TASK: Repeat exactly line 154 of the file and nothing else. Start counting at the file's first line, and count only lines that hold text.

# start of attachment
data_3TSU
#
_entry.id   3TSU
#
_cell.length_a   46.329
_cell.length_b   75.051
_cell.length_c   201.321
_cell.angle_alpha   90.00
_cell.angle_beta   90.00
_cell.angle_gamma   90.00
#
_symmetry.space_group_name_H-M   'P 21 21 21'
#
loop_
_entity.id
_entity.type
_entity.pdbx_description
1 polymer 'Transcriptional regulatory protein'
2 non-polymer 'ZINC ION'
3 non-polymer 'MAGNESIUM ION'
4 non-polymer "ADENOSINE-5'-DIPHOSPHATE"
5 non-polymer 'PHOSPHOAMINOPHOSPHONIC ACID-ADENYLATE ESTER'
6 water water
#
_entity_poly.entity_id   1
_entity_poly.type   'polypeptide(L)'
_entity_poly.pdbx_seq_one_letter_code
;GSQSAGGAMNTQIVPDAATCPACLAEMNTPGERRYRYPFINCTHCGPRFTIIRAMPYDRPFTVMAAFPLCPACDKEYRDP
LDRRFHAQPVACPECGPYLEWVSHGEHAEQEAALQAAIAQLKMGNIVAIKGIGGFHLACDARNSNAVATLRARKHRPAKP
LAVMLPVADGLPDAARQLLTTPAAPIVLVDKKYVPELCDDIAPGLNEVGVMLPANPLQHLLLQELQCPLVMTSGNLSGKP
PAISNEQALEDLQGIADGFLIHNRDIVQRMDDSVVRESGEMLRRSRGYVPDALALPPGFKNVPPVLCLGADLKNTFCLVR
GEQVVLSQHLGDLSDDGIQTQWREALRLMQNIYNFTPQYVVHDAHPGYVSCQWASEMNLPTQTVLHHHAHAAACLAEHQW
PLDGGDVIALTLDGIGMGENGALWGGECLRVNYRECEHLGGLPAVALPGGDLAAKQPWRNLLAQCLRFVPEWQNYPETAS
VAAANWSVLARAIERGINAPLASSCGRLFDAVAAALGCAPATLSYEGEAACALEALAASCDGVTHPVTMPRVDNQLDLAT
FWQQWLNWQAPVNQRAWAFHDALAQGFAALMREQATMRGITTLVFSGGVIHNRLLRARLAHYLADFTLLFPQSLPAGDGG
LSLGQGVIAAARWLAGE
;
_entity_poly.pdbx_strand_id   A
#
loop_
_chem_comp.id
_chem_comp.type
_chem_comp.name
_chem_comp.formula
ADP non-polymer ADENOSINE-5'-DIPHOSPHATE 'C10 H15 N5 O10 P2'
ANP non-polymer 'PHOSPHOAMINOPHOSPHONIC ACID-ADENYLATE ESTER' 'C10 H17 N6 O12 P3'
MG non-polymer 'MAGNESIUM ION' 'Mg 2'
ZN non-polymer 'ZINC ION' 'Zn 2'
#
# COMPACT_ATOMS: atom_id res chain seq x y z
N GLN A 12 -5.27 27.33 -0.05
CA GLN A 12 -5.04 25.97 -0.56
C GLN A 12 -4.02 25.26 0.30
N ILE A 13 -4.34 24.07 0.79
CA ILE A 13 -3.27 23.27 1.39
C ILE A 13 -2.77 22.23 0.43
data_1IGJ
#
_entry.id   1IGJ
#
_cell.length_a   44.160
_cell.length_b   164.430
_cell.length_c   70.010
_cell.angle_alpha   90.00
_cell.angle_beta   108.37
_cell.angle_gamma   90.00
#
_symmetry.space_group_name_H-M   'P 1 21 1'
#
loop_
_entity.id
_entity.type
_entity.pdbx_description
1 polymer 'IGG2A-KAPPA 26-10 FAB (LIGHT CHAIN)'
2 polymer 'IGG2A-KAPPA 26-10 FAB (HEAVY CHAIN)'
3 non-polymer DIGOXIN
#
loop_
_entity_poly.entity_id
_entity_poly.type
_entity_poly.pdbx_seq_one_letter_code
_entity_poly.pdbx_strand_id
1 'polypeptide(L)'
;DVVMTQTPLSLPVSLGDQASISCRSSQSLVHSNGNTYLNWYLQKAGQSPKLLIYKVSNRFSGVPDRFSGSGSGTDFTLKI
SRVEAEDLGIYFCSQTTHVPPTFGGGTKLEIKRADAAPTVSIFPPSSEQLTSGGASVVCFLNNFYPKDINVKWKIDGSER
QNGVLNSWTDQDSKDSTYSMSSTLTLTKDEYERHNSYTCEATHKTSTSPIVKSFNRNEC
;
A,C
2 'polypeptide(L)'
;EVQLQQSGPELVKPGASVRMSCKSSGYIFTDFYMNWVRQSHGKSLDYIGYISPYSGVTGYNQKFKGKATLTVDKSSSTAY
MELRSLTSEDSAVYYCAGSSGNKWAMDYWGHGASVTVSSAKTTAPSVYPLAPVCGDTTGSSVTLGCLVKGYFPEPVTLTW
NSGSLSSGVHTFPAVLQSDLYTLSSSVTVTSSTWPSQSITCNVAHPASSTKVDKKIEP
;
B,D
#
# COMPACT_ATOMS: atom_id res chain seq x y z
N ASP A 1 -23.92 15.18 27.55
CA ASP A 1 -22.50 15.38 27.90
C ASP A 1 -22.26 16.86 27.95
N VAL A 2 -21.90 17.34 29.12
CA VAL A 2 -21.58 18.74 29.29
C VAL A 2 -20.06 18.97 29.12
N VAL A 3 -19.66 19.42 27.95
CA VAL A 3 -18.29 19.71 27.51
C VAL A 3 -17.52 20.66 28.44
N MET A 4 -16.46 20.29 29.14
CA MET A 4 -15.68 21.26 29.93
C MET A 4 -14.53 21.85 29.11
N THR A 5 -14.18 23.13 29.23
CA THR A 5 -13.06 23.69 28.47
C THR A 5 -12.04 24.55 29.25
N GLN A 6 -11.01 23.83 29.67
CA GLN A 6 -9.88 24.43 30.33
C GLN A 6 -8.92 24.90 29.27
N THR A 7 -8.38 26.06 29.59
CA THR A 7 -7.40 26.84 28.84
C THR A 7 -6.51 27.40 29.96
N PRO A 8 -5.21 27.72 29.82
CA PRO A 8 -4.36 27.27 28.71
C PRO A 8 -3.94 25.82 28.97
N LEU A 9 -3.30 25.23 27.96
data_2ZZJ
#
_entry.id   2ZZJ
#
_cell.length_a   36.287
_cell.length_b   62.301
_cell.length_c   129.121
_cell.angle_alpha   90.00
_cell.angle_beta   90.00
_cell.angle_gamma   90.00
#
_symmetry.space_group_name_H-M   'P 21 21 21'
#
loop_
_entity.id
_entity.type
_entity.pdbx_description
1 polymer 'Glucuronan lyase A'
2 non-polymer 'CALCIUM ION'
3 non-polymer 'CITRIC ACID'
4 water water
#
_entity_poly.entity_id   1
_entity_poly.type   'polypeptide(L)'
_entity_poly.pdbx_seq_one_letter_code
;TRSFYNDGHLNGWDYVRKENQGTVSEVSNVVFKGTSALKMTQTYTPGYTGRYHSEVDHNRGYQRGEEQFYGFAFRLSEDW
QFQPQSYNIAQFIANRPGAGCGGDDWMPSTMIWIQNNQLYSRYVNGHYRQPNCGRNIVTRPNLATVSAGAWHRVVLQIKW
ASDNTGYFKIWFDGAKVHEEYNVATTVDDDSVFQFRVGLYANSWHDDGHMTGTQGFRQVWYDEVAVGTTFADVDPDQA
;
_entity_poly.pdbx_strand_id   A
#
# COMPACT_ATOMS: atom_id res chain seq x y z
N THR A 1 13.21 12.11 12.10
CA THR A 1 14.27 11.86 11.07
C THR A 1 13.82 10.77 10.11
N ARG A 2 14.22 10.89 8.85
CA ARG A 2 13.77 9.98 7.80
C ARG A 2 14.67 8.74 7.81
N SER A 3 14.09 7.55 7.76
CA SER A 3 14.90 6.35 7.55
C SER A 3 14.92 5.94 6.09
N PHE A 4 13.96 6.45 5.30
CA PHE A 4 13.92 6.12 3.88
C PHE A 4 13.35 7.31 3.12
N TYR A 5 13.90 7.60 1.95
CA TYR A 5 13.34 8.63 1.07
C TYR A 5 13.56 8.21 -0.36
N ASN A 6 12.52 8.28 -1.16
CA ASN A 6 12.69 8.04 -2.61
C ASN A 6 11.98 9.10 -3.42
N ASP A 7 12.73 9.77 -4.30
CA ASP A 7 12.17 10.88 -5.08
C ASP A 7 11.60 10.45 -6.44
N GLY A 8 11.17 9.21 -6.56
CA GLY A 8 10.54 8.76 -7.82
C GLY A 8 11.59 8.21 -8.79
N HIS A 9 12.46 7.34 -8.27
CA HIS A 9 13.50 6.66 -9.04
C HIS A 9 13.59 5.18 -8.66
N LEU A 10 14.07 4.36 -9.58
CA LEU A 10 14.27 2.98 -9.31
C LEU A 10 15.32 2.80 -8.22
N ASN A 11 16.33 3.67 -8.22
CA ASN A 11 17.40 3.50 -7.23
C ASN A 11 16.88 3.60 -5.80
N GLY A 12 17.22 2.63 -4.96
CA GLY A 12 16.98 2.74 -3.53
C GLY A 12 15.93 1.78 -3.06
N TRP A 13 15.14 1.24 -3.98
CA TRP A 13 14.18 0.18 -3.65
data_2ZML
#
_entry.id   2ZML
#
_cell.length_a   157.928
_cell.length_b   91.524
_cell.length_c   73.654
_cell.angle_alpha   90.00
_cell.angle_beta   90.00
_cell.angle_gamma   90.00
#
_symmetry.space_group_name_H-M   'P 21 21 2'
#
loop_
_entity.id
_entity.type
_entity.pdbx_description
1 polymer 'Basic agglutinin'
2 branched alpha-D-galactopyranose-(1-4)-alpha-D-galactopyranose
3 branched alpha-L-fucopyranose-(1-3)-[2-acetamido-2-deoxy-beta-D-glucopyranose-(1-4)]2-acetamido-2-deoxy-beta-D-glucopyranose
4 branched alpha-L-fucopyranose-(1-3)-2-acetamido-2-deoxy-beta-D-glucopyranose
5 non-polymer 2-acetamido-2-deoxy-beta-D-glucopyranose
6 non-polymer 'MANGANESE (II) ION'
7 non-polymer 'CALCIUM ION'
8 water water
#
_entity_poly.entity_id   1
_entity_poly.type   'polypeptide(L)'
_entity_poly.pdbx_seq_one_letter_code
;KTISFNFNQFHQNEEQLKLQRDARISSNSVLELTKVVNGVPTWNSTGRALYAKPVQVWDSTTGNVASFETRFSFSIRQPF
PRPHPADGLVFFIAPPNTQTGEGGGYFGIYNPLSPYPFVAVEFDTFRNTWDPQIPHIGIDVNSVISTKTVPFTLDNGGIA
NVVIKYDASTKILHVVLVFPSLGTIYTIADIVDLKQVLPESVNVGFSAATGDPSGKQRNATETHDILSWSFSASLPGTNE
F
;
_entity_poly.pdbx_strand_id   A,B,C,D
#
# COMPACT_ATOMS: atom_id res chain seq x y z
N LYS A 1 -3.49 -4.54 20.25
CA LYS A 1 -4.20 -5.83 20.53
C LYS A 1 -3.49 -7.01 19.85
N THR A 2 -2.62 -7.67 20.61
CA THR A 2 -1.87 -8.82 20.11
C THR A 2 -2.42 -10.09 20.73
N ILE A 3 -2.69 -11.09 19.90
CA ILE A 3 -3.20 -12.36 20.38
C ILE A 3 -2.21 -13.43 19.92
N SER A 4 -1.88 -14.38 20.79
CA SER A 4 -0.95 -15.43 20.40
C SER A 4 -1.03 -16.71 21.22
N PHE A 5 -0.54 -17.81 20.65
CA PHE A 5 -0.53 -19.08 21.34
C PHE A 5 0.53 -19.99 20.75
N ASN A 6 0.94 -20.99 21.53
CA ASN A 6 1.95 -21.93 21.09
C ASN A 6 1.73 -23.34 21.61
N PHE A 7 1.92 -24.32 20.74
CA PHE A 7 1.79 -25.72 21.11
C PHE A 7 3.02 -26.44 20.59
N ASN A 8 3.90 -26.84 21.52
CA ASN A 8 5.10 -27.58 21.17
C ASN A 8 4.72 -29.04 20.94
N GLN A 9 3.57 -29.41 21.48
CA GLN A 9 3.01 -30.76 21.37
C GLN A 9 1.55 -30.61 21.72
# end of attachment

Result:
N THR A 1 13.21 12.11 12.10